I recently bemoaned the fact that in January, there really isn’t a great deal of plant life around to write about – not realising that I did indeed have a friendly neighbour right on my doorstep who, being evergreen, is available to lend a friendly branch all year round! I have now rectified my mistake, and would like to introduce to you my newest herbal friend, Grandmother Pine! Two of these beautiful, dignified trees live not far from my front door, overhanging my cottage and lulling me to sleep in the summer with the sound of wind through the pine needles, but never yet had I thought that this gorgeous tree might be useful herbally as well as a real beauty to look at. Events, it would seem, conspired to make me more aware of the tree, as first Kiva Rose posted about Pine, and then I stumbled across a post from Fred Gillam about Woodsman’s Tea, made using pine needles. Intrigued, I resolved to make my way through the paddock to have a closer look at the plant. I’m fairly sure that the ones we have are Scots Pines.
My first impression, on approaching the two trees, was a sense of dignity and calm that had a certain amount of joy to it as well. The bark, a rich reddish brown, is deeply fissured and rough with intriguing planes and hollows to it, speaking of a multitude of storms weathered gracefully. The branches, endowed with silver green needles in pairs, hung low, reaching out for me whenever the wind stirred them. They are still graced with many pinecones, despite many being shaken loose by winter winds. I have a box full of them in my conservatory as they make wonderful kindling for an open fire.
The resin from the pines on my doorstep is fragrant and sweet smelling, much more musky, sweet and floral than the scent of pine furniture. Absolutely delicious, and I admit I spent quite a bit of time sniffing delightedly at the small bit of it the tree had produced – and rather a lot longer trying to wash it off the little jar afterwards as it clings really thoroughly!
Sacred to Druantia, an ancient Goddess reputed to be the Queen of the Druids, the pine used to be burned at the Winter Solstice to welcome the sun back into the world. Perhaps unfortunately, the pine is also associated with death, due to a number of people in myth and legend hanging themselves from pines or being buried beneath them. A wine of pine sap was infused with fly agaric and drunk by the Bacchae in their ecstatic rituals – and anyone familiar with myths and legends probably has an inkling as to the kinds of shenanigans that followed the ingestion of this particular drink! Pine cones have traditionally been associated with fertility, bringing the cycle full circle – death, fertility and magic. There’s something decidedly sticky and fertile about the appearance of female pine flowers, that’s for sure! The descent to the underworld, and rebirth afterwards, bearing fruits of wisdom and truth. Sacred to a variety of deities, including Artemis, Ariadne, Cybele, Durantia / Druantia, Dionysus and Bacchus, the pine is ruled by Mars and the Sun.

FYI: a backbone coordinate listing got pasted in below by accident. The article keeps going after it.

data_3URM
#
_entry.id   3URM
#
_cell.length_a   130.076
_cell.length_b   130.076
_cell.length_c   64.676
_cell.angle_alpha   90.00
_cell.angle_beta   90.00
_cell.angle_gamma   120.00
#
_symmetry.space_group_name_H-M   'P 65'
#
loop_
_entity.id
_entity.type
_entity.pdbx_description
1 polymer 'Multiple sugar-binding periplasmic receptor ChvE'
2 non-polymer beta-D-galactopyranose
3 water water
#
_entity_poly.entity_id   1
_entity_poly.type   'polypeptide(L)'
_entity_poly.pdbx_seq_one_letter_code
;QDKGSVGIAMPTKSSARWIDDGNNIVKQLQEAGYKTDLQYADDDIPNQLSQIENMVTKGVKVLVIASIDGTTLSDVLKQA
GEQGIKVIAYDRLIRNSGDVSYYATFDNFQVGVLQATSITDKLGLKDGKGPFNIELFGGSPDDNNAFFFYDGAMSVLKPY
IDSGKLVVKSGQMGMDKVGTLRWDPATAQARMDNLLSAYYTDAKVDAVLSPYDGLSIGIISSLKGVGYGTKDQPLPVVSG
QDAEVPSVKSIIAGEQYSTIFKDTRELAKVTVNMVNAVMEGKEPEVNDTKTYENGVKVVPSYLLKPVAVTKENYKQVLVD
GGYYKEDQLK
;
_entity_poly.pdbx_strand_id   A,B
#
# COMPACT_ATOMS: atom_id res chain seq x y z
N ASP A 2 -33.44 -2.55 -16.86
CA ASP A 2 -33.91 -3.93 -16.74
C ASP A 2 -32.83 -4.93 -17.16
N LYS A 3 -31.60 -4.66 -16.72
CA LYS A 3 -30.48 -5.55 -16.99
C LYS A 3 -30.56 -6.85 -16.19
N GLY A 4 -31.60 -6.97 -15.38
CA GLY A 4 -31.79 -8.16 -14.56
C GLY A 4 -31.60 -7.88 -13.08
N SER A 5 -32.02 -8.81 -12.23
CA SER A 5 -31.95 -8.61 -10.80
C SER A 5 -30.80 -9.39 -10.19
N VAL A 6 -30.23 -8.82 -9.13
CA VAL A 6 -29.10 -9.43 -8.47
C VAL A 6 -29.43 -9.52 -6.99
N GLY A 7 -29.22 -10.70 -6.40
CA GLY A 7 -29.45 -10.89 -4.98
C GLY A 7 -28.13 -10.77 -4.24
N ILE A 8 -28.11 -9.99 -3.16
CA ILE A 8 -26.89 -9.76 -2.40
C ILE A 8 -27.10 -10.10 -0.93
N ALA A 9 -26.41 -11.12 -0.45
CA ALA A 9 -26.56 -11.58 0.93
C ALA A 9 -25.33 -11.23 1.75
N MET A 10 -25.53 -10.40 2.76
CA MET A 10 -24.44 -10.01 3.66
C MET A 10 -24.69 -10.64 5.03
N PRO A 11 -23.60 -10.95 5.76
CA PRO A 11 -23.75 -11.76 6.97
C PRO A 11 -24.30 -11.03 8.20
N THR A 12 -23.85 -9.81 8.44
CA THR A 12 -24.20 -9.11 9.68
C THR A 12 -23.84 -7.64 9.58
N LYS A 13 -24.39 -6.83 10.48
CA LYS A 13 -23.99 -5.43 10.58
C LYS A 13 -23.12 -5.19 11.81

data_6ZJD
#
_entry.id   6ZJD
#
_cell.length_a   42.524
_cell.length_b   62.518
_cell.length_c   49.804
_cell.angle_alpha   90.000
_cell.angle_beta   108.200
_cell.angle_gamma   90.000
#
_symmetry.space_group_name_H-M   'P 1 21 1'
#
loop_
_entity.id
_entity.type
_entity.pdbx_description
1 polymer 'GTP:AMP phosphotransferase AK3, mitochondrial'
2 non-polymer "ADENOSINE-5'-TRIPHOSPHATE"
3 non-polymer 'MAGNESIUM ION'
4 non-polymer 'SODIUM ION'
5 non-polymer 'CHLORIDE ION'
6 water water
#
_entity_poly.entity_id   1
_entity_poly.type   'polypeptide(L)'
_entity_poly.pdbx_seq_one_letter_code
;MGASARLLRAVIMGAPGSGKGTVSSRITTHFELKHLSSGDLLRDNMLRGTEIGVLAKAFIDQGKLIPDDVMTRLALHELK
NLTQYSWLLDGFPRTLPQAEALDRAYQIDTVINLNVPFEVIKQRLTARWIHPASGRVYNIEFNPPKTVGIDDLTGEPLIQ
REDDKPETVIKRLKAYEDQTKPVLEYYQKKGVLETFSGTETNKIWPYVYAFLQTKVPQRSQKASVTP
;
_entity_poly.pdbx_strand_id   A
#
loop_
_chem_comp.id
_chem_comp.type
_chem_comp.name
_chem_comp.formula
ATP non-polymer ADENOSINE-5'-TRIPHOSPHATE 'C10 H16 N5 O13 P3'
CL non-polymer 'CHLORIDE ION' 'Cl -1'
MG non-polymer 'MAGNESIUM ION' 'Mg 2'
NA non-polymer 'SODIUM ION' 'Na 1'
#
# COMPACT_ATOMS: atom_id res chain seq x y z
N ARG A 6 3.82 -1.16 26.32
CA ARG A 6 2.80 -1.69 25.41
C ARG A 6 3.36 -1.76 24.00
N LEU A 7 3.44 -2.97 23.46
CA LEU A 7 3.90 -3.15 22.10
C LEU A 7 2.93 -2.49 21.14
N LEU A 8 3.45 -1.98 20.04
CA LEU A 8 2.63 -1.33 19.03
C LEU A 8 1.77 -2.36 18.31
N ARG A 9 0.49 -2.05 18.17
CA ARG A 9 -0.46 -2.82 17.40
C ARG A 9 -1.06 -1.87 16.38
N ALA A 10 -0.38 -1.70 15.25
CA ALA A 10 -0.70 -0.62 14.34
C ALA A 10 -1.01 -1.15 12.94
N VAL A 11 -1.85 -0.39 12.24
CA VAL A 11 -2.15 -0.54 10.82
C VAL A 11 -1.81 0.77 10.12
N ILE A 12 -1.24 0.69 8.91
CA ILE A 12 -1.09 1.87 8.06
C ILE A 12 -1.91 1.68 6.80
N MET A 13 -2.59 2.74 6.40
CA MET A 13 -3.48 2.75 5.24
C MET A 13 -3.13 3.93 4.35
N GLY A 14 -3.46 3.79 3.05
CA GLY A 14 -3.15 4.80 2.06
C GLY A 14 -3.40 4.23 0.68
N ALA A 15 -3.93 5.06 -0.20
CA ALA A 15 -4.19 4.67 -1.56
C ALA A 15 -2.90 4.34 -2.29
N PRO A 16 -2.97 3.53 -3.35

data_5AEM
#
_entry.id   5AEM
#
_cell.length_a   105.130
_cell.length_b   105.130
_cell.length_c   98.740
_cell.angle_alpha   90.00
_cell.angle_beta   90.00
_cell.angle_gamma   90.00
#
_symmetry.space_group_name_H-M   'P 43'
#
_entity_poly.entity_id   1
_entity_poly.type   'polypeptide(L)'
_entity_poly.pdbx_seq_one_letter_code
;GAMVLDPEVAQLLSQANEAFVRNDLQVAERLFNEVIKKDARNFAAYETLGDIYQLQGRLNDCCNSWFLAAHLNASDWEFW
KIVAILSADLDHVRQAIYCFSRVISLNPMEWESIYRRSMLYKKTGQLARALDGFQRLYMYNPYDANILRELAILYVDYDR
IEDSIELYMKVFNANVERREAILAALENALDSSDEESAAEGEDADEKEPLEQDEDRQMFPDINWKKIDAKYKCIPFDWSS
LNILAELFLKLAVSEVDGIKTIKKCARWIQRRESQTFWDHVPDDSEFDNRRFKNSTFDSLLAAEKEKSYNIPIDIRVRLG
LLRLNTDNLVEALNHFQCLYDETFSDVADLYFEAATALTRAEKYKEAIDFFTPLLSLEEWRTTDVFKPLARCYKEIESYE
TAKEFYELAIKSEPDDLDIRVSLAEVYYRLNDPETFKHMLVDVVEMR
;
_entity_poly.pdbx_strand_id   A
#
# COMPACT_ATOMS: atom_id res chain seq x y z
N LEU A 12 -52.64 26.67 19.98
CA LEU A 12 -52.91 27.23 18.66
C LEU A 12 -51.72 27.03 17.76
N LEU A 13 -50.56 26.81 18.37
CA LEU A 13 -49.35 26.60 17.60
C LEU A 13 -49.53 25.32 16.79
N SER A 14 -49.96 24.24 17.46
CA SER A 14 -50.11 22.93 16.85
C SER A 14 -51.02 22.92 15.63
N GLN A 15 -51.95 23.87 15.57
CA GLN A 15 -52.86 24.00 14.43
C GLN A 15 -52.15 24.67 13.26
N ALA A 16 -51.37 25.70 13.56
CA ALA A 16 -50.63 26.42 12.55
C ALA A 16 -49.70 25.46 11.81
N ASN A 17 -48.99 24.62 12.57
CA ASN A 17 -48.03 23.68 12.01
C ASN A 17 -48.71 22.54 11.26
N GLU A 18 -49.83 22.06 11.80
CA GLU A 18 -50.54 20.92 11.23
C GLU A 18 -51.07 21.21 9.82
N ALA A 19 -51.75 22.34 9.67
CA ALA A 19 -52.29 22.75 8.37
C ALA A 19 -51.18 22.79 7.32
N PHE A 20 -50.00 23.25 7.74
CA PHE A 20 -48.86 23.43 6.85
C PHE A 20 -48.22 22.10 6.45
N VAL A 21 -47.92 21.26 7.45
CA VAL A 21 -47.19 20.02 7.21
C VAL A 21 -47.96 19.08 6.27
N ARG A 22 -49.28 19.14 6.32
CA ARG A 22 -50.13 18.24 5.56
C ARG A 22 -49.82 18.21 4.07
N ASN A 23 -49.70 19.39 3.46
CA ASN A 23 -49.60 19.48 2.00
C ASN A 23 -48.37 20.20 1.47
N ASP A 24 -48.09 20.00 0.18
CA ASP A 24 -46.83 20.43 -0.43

Medicinally, the lovely pine can be used to make a facial steam to relieve congestion of the nose and sinuses. A tea of the needles or pine shoots can be used to improve the healing of bladder and kidney problems, as well as to ease cystitis and rheumatism – presumably it has a diuretic effect, cleansing the body of toxins. The needles and shoots are high in vitamins A and C, and have been used to treat scurvy. The cones and needles can be used as a bath to relieve chest complaints, skin problems and rheumatism. If you’re using the needles for the vitamin C content, it is probably not a good idea to boil them – most of the vitamin C content evaporates off if you do!
The tea made from pine needles is lightly flavoured, with a smoky character. I didn’t mind it, but suspect it could be improved by fermenting the needles first – I’m going to give this a try and find out for sure. I started two batches of pine needle vinegar off as well – one in balsamic vinegar, one in white wine vinegar, as these make a great salad dressing according to Fred Gillam (his blog is accessible from the side menu). I want to do more experimenting with pine resin as well – the smell is sublime and I want to see what I can do with it!
I will be the first to admit that I have not worked all that closely with the lovely pine before, so anyone who can add to my meagre store of knowledge will be welcomed with a huge smile! 😀